This place had me so excited only to find out that the main staircase had collapsed, 15 meters down I didn't risk anything, I had no rope and no helmet. I was unprepared but hopefull and I eventually found another way in, long corridors, caves, stairs and endless water all over the place. After a while I could see light further in the tunnels, this is very rare and to my great joy I found that the torpedo chamber had lost it's cover and daylight poured in. I sat down, put on some Pink Floyd per usual and had a smoke by the place where the torpedotube it self would be.
This was one place I found while exploring the barracks and tunnels on my way down.
Next up we had a hospital and air raid shelters for the workers and soldiers on the docks for the submarine bases. This is still has it's original paint on the walls, which grows beautifully green when it's lit, this gives some cool opportunities to draw! Along with those I will put a few more images for those who don't read and want bang for their buck!
Shelter for gas attacks, the air conditioner was driven manually by hand, this is a Norwegian fort abandoned in the 80s
Staircase to a command bunker in a torpedo battery
Unique location of a former anti air battery by the coast, one of the most beautifully located coastal forts.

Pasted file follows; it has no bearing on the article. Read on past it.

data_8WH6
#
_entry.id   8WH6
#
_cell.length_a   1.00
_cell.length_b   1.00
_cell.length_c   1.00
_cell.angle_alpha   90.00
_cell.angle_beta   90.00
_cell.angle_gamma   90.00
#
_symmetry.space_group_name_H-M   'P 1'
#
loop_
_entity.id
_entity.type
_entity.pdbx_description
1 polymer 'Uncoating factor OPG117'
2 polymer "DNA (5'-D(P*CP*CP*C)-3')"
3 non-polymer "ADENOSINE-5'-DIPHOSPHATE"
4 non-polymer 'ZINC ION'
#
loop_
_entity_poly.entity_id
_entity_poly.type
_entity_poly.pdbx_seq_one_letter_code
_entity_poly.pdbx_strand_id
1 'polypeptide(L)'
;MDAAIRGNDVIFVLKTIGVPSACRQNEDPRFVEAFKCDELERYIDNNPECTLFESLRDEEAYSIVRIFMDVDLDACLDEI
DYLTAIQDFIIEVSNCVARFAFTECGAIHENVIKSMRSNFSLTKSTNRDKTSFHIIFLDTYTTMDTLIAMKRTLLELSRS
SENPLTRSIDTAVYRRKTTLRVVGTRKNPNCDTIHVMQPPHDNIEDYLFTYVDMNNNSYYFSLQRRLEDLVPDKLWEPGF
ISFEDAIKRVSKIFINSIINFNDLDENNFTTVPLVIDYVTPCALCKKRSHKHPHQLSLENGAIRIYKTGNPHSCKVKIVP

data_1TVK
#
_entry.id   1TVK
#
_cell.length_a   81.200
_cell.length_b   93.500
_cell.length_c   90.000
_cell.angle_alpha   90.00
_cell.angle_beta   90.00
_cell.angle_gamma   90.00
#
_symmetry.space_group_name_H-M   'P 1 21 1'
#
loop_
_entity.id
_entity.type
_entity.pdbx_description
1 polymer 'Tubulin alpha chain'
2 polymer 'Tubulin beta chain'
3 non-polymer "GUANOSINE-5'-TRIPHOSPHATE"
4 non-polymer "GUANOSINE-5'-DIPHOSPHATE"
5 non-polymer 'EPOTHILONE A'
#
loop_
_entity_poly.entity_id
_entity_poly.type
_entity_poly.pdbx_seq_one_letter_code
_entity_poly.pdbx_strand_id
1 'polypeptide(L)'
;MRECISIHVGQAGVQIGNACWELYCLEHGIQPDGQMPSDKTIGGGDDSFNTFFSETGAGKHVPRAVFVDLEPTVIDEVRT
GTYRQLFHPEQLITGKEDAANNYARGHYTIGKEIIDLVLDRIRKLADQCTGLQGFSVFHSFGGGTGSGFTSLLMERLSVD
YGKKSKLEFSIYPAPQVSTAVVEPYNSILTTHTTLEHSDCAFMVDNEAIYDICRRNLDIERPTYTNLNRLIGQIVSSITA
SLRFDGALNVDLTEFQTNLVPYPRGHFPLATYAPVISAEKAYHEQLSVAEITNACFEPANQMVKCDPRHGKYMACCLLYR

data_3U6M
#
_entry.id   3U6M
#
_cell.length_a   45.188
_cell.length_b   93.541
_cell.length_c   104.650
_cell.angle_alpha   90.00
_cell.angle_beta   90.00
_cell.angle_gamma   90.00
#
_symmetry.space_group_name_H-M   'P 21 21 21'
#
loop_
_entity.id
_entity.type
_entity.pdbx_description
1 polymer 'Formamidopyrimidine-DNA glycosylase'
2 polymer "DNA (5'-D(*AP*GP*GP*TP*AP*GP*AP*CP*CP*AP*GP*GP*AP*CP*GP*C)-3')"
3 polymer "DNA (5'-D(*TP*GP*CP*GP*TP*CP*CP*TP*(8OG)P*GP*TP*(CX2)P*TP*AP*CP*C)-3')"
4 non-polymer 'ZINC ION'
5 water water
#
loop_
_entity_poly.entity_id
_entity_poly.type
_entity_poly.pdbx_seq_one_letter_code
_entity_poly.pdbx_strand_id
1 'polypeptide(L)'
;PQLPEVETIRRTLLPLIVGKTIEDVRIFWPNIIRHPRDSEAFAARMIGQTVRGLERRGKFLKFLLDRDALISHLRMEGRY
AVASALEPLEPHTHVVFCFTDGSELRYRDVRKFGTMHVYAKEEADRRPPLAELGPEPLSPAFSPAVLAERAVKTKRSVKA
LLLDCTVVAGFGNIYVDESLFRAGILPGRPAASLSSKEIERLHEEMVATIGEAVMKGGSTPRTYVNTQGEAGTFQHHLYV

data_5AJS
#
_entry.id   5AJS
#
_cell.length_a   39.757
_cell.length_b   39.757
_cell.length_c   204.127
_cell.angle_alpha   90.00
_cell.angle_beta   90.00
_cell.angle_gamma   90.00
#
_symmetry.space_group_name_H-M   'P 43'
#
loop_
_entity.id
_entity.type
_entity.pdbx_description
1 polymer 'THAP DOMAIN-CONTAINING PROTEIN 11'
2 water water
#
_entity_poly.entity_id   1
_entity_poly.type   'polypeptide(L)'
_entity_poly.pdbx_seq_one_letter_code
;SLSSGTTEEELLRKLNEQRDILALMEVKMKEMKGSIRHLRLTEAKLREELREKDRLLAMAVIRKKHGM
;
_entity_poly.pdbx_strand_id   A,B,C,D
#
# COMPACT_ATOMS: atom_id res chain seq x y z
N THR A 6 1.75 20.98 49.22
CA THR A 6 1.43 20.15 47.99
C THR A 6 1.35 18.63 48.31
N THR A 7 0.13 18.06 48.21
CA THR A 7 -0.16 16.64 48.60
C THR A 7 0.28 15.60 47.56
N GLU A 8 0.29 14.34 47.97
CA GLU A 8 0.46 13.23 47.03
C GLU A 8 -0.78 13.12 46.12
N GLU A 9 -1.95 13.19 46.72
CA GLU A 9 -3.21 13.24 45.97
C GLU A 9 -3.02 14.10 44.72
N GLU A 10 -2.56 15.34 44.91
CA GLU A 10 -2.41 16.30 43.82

Buddy of mine need a breath of fresh air and some daylight after hours underground
May be some typos if something is unclear I will explain!
And lastly, one of the few huge industrial sites (wrong category but oh well), this is the only photo. I put my camera on a tripod, set a 15 seconds exposure to test it and at 13 seconds a security guard walked into my shot as he had hear something, the light you see is his flashlight, I basically caught a picture of him catching us. Lessons were learned
If anyone should ever go to Norway, more specifically Trondheim, I would be happy to share some locations, just give me a shout! I hope the post was ok, as I'm not very good with forums and all of this codes Hope you liked and look forward to seeing more what you post, I will continue to post as I explore more!